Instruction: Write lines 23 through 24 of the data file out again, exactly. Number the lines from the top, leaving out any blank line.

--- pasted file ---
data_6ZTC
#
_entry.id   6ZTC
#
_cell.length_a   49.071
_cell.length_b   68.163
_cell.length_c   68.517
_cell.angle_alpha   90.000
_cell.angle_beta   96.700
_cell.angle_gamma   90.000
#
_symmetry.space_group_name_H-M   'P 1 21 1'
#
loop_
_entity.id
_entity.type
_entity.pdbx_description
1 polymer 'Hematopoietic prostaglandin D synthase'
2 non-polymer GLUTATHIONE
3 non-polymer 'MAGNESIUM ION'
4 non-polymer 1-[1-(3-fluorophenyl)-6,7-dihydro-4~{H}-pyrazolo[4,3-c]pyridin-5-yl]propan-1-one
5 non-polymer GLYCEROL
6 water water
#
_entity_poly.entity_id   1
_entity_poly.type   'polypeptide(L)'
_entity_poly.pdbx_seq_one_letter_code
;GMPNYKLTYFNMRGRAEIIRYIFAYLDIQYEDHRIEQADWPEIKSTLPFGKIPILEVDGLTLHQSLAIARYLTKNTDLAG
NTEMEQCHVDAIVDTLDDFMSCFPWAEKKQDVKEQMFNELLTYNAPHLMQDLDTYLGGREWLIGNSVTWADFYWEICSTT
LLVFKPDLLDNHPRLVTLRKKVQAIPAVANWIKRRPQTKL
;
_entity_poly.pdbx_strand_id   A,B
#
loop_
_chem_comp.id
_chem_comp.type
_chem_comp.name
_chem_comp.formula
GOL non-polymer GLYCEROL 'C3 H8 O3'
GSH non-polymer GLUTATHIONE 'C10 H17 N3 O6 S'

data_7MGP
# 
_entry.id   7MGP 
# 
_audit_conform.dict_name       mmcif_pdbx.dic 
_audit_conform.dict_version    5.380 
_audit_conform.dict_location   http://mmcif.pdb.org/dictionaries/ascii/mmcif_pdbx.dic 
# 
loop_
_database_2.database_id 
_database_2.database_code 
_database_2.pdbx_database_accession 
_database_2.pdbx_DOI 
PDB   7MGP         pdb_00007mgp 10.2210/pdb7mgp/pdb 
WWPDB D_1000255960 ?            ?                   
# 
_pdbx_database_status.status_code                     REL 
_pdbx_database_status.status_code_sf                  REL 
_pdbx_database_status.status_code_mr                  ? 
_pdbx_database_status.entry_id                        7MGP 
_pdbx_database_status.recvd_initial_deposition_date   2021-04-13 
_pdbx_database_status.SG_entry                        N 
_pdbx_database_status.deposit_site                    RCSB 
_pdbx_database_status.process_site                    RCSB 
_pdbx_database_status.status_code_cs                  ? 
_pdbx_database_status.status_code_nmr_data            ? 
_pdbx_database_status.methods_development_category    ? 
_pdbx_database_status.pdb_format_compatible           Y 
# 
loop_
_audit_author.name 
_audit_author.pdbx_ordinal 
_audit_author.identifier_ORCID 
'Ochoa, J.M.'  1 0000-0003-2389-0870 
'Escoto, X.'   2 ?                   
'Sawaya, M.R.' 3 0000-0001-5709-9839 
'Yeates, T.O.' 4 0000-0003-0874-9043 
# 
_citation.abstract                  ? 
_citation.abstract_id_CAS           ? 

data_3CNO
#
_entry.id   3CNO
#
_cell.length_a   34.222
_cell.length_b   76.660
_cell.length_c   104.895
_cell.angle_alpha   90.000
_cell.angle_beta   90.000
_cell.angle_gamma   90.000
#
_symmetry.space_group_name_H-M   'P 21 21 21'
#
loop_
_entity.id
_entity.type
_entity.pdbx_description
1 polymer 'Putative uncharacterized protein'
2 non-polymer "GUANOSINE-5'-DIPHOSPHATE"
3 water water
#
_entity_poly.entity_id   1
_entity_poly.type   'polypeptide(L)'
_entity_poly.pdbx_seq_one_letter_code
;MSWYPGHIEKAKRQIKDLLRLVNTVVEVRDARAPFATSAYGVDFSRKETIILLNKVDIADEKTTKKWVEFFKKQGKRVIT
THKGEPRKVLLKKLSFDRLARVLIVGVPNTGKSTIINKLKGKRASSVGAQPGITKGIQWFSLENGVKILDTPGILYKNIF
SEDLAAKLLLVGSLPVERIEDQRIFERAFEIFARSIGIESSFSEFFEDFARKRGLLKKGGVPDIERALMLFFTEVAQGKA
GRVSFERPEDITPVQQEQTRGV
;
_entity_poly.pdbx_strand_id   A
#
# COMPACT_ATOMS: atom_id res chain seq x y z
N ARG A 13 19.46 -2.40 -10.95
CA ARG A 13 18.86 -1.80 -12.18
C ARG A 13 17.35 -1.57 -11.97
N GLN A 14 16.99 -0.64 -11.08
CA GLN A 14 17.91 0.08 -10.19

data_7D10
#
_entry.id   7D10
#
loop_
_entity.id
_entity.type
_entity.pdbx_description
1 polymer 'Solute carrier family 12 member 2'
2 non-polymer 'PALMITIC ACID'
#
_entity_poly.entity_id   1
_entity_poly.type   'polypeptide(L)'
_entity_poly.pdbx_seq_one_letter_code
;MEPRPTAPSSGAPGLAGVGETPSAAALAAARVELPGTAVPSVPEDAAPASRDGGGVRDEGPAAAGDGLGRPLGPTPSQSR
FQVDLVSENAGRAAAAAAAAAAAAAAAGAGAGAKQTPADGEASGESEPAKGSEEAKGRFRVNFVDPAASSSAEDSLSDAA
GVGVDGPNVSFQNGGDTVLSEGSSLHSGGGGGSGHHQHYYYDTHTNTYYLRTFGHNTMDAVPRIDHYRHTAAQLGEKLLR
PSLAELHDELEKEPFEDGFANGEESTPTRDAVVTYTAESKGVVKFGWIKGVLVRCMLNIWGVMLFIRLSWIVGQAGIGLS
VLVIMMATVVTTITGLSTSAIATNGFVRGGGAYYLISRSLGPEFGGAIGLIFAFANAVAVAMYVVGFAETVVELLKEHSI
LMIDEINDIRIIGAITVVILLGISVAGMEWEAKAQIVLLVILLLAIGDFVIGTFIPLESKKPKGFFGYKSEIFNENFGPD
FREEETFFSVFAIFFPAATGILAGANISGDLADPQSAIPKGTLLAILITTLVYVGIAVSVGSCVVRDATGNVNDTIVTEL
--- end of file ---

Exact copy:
6 water water
#